In the case at bar it appears that police officers were stationed at the gate and that during the course of the picketing the die sinkers were informed that anyone who cared to cross the picket line could do so. It also appears that there was absolutely no overt act committed by the company whereby it precluded any employees who desired to come to work from entering the premises. In the case of Outboard Marine & Mfg. Co. v. Gordon, 403 Ill. 523, a somewhat similar situation was presented to this court, but in that case it appeared that the company, because it did not care to have any violence occur either to it or its *49 employees, agreed with the striking union that no one except certain employees who had a pass from the union would be permitted to enter the gates of the company. In that case we held that the company had, in fact, prevented its nonstriking employees from entering its property and performing work thereon, and that the employees were entitled to unemployment compensation.
It appears in the case at bar that the picketing was peaceful, that there was ample police protection and that the die sinkers were members of an entirely different union and could have, if they had chosen to do so, entered their place of employment without threat of bodily harm. Likewise there is nothing in the record to show that there was no work for them to perform or that the company desired that they stay away from work. We are aware of the fact that among members of unions the term "scab" is used to define an employed individual who does not respect a picket line, and that among union members when one is classified as a "scab" he is frequently ostracized and held in contempt by fellow union members. However, the term "scab" does not necessarily mean that one will suffer bodily harm.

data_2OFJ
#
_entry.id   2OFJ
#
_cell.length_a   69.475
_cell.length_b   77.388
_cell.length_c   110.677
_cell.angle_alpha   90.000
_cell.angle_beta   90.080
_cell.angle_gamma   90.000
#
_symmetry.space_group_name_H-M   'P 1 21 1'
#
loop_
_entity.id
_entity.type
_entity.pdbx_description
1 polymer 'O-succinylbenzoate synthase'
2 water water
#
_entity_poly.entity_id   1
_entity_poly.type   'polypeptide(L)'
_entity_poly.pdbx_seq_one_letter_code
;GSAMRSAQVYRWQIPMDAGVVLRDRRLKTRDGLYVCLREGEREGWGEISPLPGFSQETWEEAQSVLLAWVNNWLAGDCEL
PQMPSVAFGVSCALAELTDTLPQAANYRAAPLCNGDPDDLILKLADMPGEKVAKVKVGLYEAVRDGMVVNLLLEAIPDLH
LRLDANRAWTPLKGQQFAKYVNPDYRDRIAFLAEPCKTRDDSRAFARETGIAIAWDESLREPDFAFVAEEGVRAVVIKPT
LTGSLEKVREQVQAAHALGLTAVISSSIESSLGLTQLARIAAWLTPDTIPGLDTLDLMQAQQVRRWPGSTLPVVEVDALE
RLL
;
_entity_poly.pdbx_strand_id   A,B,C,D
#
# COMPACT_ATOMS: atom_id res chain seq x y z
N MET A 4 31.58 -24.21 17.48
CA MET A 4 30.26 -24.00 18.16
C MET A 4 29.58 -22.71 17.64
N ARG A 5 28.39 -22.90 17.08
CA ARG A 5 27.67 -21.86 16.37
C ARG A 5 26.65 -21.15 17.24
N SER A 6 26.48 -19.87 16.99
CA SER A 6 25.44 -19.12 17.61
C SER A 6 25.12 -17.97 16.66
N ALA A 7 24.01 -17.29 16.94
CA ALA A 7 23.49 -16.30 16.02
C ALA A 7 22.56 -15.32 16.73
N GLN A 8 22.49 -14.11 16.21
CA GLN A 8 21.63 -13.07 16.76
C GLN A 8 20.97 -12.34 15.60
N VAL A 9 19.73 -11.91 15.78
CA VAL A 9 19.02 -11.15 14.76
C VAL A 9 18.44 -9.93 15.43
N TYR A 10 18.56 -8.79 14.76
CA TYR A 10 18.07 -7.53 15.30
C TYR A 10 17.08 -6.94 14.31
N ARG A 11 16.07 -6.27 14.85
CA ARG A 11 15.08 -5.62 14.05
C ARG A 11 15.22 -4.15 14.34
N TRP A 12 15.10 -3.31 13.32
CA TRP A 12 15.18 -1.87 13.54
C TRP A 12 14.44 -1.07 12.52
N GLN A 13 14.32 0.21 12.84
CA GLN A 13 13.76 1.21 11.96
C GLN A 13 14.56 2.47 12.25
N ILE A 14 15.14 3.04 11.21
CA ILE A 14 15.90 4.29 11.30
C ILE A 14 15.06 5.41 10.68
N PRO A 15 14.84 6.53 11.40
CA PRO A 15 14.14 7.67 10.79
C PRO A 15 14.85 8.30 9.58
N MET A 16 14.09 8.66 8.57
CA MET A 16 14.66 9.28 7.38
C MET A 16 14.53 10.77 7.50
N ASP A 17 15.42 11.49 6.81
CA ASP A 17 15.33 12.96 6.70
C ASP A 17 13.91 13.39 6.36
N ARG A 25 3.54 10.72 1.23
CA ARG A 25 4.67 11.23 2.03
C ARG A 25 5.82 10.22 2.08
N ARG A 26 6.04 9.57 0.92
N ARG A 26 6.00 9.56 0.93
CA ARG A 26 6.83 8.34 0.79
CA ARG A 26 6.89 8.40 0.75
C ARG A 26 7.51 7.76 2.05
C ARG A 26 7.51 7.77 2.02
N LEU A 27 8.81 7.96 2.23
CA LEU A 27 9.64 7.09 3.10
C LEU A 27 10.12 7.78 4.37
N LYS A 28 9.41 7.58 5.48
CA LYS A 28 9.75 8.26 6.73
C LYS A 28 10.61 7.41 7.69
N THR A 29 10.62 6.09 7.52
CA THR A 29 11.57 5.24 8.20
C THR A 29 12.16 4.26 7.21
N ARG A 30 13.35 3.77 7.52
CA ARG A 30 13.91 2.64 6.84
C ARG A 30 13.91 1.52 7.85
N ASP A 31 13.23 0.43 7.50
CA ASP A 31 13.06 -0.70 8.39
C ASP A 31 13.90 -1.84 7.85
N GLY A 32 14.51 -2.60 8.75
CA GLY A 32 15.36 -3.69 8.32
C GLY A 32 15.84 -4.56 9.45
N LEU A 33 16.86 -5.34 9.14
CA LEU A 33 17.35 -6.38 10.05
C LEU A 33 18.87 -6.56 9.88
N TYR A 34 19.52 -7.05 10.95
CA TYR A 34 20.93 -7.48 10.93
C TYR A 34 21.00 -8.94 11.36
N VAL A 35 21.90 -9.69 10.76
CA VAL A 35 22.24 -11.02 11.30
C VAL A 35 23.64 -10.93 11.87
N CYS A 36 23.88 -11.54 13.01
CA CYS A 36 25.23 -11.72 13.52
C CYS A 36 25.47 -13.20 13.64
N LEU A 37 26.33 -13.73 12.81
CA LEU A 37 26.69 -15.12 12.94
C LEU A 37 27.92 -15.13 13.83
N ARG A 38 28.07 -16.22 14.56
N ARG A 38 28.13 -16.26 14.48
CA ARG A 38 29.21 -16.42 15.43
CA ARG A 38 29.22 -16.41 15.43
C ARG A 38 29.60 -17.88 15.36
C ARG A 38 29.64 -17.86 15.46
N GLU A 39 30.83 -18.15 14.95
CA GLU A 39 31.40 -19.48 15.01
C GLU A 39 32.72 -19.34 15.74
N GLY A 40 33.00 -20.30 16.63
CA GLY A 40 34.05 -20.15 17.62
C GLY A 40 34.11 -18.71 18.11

It appears to us from the evidence of the sole witness from the Die Sinkers' Conference that the real reason for the die sinkers failing to report for work was that they did not care to be classified as "scabs." Peaceful picketing by employees to gain rights from employers is recognized as a legal activity but picketing coupled with violence is not recognized as a legal activity. In this case it appears that the die sinkers could have entered their place of employment without sustaining bodily harm and since this court will not assume that picketing normally will bring violence, therefore, it appears to us that the die sinkers voluntarily remained away from their employment because they did not care to be classified as "scabs" by fellow employees. Since the fear of such classification *50 appeared to be the motivation for their failure to enter their place of employment, it logically follows that they were either participating in the labor dispute by failing to cross the picket line or voluntarily remained away from their employment, either of which would disqualify them from compensation benefits. The die sinkers were unemployed solely because in accordance with their union principles they did not choose to work in a plant where certain employees from another plant of their employer were conducting picketing.
For the reasons stated in this opinion, the judgment of the superior court of Cook County is affirmed.
Mr. JUSTICE GUNN, specially concurring:
I agree with the result reached but not with the reason on which it is based.